Bed Rest Q&A

Even if you've been put on bed rest, you may not know the answers to some common questions -- like the logic behind it, or how you might feel at the end of it. Fluff up that pillow, settle in, and read on.

Why are moms told to go on bed rest?

A. Preventing preterm labor is a top reason, says Robert Atlas, MD, chief of ob-gyn at Mercy Medical Center, in Baltimore. Other conditions that may lead to a bed-rest prescription: preeclampsia; cervical changes, such as incompetent cervix or effacement (when the cervix starts to thin and stretch prematurely); a history of miscarriage, stillbirth, or premature birth; gestational diabetes; and placental complications. Moms carrying multiples also often spend time in bed. What kind of bed rest you'll need, for how long, and with what restrictions largely depends on your doctor's assessment and biases; there are no official guidelines.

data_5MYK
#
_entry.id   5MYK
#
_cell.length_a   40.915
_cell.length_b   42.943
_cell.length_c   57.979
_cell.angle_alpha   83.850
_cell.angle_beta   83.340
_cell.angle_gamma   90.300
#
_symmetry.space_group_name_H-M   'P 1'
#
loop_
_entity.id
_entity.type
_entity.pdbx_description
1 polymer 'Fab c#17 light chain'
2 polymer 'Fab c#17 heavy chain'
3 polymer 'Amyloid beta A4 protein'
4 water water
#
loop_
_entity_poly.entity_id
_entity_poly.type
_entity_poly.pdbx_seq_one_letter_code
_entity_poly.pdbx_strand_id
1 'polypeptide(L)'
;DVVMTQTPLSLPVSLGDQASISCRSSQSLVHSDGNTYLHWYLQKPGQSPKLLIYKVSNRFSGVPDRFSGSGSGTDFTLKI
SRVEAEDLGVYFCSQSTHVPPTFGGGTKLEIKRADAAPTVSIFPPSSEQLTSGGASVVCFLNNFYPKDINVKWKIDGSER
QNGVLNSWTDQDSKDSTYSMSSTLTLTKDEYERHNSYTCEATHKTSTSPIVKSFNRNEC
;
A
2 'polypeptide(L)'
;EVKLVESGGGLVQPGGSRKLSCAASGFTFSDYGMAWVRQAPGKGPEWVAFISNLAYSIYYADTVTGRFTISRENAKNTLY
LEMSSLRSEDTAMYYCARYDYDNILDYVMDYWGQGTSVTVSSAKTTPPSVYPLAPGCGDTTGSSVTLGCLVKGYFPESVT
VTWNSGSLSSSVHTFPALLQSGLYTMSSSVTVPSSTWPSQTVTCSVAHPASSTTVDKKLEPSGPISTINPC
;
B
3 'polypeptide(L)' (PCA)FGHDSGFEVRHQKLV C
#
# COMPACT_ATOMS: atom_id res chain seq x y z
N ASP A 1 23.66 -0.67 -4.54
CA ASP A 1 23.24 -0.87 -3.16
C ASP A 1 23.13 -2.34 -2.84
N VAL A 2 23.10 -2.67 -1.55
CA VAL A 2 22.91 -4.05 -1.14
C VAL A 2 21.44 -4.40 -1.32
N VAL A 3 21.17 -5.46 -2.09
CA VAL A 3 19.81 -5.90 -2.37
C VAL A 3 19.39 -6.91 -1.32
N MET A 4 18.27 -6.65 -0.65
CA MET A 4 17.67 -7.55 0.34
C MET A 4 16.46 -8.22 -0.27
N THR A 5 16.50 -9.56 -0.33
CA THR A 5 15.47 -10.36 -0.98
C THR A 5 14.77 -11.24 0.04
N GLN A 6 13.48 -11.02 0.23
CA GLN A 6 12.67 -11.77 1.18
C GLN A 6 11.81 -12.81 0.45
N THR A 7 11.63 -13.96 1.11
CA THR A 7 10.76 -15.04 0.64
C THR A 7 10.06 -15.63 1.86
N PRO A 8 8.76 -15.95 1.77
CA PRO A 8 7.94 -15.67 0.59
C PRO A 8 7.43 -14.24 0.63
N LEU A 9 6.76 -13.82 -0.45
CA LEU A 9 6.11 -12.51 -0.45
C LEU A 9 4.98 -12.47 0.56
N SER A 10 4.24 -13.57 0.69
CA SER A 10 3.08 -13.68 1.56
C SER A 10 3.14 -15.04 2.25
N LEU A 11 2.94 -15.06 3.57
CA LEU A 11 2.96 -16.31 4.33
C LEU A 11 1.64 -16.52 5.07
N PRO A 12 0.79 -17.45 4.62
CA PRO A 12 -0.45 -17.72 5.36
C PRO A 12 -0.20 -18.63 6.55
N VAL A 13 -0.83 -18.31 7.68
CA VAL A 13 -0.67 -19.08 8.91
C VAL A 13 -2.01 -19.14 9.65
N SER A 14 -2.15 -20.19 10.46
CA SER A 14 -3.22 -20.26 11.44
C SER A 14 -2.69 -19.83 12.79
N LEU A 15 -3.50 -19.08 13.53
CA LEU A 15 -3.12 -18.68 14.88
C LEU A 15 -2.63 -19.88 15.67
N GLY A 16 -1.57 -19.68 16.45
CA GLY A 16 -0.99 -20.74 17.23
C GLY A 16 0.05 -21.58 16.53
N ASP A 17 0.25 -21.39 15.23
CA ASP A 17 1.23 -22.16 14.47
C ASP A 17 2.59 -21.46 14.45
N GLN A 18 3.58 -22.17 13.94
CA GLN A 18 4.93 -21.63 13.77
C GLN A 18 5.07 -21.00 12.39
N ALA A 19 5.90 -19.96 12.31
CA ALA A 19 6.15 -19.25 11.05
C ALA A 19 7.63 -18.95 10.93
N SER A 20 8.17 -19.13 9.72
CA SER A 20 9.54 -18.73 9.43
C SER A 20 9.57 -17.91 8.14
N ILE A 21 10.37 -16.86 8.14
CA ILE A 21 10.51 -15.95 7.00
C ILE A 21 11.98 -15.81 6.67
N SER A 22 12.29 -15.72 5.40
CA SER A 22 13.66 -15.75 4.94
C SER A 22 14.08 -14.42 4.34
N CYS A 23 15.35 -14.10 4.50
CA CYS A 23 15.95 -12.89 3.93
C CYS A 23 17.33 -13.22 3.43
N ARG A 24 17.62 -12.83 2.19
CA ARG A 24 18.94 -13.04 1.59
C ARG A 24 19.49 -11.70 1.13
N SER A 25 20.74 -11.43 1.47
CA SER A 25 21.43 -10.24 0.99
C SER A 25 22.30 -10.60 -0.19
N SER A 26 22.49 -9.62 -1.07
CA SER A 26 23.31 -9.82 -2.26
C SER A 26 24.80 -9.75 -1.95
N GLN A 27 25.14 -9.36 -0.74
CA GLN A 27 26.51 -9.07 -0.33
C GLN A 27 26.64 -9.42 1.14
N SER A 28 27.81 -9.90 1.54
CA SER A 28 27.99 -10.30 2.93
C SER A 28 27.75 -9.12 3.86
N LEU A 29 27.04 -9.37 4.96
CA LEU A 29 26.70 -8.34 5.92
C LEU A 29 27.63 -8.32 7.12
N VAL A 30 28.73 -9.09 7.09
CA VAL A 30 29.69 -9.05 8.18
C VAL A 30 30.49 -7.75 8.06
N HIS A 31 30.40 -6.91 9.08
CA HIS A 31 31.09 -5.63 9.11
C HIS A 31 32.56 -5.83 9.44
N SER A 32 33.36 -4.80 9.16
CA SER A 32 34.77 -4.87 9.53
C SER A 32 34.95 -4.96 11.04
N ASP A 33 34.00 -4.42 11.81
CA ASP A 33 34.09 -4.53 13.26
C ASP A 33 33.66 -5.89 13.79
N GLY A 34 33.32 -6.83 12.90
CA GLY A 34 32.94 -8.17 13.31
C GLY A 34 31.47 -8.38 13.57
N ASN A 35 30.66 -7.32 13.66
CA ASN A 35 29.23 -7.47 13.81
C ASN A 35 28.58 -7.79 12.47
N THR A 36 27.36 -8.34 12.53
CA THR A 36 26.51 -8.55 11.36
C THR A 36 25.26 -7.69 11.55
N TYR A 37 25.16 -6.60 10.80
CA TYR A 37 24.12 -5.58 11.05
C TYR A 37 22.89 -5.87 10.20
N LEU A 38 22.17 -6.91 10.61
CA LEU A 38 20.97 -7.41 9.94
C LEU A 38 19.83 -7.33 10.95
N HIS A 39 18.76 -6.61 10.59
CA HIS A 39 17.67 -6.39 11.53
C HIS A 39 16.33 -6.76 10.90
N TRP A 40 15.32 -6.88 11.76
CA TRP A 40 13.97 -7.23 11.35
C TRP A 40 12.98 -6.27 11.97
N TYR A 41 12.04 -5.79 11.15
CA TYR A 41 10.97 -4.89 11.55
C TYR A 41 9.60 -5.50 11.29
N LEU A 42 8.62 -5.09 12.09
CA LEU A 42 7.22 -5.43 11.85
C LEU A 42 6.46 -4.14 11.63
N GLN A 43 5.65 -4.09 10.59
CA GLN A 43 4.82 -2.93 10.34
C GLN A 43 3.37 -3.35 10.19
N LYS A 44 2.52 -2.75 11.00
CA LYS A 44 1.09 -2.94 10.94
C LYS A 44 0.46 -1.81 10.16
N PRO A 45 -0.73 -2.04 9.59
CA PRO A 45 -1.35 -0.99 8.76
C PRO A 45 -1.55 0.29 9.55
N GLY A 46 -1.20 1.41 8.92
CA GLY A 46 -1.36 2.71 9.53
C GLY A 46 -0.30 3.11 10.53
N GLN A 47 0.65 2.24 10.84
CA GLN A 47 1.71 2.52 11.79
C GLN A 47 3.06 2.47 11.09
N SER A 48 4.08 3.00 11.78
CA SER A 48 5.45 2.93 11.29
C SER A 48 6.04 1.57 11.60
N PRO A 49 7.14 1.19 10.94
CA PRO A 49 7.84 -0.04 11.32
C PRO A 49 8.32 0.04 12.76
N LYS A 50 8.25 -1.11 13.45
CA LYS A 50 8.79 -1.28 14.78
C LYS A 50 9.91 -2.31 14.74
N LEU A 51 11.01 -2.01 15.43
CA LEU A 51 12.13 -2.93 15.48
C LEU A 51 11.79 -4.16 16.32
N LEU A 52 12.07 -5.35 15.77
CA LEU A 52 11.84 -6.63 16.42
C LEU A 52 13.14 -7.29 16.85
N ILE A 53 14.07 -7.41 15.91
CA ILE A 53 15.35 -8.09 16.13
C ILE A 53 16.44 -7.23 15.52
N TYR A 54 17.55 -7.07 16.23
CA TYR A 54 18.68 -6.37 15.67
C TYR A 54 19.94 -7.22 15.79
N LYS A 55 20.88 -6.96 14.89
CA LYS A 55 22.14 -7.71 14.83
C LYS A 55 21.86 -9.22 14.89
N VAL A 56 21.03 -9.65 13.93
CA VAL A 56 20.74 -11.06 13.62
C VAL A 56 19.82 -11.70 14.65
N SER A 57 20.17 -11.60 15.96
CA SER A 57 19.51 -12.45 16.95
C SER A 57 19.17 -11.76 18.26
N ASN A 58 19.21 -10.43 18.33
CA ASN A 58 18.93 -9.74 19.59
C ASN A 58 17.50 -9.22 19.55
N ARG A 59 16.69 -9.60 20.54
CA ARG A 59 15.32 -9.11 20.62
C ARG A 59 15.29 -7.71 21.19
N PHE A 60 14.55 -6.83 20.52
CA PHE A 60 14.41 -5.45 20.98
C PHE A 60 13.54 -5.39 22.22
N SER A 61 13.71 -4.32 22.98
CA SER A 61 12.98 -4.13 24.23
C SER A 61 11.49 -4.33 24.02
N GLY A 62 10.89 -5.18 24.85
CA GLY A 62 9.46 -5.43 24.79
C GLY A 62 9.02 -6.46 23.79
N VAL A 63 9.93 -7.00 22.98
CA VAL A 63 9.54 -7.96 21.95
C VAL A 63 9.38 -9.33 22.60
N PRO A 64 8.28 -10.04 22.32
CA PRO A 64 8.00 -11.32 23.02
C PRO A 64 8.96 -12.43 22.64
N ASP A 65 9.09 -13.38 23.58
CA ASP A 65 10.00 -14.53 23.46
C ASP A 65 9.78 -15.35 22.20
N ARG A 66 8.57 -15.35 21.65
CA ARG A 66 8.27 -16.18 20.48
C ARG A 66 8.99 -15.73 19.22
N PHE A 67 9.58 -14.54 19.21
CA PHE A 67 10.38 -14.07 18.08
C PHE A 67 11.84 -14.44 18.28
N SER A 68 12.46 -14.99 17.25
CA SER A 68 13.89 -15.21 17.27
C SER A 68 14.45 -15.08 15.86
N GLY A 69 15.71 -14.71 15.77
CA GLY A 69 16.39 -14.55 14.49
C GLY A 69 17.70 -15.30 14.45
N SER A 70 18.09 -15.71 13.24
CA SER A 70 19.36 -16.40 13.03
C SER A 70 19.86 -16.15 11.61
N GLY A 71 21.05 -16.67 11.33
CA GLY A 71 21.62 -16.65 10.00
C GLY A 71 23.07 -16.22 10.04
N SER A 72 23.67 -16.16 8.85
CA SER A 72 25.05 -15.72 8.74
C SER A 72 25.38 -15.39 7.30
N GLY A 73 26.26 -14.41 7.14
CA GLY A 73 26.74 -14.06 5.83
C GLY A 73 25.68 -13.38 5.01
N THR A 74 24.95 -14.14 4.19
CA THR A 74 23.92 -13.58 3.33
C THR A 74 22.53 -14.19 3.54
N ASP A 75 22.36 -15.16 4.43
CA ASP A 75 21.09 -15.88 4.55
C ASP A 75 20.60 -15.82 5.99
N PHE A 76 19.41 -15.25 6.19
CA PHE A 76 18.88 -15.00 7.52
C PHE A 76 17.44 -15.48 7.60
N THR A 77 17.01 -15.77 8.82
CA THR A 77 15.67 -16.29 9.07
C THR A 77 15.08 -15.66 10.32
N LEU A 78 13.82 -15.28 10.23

The principle behind restricted activity is that lying down takes pressure off the cervix (if you are having preterm labor or have cervical issues) and allows increased nutrients to flow to the baby. Often, says Dr. Atlas, it's a form of backward logic: "Some studies suggest that women who work on their feet for 12 hours a day may be at a higher risk of preterm birth, so we make the leap that the opposite is true -- that if you stay off your feet when the pregnancy seems to be at risk, you'll keep it longer."

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